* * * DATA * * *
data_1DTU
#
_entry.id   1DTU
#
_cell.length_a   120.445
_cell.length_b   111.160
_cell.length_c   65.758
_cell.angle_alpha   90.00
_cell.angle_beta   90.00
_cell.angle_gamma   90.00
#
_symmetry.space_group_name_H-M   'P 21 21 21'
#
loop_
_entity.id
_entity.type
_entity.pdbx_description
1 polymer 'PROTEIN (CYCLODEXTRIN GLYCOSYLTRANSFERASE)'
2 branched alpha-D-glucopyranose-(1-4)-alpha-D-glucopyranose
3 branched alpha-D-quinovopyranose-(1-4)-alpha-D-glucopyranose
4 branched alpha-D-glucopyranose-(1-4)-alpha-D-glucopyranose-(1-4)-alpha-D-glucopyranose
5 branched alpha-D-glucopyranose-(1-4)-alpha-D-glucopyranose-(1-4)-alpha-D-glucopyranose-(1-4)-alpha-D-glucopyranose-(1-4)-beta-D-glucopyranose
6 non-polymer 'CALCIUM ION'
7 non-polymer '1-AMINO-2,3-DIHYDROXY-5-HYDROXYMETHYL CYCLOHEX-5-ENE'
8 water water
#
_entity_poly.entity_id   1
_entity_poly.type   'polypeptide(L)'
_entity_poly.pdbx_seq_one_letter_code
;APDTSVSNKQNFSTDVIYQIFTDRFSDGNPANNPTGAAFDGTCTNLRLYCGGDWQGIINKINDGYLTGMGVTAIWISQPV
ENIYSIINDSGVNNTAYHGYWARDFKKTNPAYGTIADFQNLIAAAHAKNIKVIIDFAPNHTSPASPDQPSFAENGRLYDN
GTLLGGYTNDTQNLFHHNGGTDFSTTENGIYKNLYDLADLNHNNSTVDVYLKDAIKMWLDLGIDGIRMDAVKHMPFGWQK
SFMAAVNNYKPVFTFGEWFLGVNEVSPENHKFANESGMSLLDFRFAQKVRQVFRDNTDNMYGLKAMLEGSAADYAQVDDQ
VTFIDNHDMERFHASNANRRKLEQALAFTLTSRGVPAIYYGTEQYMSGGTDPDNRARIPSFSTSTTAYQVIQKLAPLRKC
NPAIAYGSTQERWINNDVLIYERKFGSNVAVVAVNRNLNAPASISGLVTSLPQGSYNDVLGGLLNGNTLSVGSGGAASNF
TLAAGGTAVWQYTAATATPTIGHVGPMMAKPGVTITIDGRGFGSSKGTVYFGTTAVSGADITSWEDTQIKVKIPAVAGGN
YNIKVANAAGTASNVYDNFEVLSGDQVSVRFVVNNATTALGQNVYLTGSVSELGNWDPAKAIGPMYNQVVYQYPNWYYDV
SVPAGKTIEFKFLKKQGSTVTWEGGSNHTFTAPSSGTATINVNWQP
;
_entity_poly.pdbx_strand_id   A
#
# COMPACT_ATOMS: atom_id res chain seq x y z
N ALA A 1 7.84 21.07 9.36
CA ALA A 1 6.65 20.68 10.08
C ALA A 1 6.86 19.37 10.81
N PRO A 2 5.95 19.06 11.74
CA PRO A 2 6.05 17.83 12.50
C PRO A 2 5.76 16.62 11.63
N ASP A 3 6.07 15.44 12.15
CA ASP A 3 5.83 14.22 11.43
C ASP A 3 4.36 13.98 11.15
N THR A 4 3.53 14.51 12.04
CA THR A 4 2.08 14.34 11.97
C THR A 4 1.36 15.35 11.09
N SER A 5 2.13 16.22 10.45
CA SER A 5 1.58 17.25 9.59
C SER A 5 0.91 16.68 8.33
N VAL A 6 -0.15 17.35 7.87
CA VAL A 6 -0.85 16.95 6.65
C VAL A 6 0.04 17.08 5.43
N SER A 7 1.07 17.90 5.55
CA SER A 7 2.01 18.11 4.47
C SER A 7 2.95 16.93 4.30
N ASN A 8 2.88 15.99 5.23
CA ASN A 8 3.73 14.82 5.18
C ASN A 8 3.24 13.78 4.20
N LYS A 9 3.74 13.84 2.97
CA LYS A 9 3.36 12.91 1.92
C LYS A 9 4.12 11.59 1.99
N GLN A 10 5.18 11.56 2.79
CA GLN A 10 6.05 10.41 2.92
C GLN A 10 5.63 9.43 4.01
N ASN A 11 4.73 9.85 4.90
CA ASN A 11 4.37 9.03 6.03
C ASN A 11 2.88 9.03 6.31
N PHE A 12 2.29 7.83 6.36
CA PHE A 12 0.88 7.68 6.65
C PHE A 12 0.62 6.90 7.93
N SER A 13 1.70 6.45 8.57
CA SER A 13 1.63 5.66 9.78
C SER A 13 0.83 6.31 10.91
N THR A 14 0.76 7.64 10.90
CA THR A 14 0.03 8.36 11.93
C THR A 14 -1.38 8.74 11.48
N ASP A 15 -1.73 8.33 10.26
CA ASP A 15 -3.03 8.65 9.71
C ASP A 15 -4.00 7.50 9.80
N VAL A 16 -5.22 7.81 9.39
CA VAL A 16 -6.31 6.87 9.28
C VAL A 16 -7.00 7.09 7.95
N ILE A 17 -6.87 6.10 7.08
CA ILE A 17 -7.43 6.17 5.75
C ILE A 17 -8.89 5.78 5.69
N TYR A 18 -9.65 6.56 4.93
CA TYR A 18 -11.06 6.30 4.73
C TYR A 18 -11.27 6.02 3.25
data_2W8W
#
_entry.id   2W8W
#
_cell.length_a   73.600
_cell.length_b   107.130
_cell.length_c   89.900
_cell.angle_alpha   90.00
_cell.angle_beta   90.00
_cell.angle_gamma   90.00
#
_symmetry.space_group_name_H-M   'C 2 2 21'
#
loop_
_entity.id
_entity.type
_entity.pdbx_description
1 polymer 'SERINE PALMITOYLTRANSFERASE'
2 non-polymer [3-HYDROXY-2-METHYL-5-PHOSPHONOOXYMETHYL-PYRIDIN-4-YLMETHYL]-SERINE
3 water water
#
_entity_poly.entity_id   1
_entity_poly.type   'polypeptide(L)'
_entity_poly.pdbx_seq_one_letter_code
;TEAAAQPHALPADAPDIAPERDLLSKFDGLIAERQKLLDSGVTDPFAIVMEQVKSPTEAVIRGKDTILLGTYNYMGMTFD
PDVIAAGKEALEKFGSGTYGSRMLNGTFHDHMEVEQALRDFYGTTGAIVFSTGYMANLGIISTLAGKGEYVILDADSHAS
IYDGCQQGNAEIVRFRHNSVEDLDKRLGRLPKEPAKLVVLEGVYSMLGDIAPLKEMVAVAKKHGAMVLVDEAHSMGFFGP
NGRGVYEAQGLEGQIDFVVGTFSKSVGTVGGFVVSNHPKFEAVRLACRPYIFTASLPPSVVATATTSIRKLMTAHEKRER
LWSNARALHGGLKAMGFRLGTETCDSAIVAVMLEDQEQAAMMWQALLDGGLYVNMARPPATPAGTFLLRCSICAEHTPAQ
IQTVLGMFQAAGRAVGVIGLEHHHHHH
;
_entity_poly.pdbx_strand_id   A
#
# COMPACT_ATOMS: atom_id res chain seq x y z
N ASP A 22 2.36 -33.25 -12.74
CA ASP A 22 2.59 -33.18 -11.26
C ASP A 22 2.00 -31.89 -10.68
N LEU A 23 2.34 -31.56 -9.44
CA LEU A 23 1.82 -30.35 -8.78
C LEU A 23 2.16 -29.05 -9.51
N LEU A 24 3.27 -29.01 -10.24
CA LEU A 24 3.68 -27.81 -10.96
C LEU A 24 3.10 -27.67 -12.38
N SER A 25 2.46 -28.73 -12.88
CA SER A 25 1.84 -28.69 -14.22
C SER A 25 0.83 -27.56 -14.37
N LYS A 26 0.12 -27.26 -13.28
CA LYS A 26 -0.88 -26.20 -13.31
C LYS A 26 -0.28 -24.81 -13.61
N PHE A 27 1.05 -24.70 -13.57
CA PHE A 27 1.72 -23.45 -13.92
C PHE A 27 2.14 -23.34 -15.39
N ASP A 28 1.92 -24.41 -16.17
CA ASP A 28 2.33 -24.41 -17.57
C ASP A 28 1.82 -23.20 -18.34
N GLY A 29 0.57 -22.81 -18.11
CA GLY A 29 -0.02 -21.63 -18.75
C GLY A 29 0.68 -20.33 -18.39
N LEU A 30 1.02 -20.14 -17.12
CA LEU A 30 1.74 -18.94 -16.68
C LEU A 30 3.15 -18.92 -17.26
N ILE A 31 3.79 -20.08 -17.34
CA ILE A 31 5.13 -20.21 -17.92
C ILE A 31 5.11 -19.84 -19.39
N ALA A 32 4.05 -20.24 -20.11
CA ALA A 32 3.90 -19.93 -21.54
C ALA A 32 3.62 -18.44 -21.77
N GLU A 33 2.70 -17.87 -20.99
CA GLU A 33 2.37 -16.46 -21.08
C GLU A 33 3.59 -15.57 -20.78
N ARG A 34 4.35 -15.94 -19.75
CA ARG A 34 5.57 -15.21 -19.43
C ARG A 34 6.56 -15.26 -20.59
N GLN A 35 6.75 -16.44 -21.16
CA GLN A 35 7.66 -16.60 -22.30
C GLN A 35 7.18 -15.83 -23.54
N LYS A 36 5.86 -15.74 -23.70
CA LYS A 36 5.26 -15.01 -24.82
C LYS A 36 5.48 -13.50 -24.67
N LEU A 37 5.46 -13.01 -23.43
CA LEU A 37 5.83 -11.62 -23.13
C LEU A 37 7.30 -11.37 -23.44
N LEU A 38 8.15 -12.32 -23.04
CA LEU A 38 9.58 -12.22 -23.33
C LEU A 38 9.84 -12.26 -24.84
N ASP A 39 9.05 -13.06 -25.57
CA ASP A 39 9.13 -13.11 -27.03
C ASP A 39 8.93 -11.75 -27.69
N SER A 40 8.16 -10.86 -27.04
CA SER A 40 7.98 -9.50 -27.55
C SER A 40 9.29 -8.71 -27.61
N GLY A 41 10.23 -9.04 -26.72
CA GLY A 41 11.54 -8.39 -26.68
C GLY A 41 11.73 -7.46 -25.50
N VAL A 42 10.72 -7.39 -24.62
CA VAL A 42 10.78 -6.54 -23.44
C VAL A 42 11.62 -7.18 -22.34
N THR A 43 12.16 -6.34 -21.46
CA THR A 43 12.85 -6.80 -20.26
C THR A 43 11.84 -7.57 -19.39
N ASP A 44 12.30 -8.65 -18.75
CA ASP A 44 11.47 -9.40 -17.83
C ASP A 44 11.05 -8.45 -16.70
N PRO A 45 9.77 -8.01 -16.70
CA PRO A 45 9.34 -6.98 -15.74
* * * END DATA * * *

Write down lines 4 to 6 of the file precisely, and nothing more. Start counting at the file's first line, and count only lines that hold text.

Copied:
#
_cell.length_a   120.445
_cell.length_b   111.160